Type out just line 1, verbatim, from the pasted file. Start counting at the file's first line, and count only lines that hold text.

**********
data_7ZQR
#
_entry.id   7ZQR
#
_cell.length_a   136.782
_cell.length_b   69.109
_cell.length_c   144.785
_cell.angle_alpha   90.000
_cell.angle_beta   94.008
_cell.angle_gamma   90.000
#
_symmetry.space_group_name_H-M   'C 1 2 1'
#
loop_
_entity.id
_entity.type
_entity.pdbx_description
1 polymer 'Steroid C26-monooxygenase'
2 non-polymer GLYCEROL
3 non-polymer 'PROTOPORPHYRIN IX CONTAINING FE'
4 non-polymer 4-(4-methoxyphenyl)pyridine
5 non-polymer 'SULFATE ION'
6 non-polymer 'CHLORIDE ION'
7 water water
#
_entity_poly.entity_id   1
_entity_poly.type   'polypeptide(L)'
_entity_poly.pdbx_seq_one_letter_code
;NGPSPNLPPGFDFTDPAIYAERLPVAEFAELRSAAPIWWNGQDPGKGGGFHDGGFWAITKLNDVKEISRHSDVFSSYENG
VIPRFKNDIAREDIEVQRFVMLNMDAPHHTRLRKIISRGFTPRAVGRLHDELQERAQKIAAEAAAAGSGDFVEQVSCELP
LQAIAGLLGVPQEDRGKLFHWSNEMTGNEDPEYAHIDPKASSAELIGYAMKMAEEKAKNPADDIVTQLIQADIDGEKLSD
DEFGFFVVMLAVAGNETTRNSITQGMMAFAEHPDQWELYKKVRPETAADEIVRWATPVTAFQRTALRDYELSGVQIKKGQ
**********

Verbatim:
data_7ZQR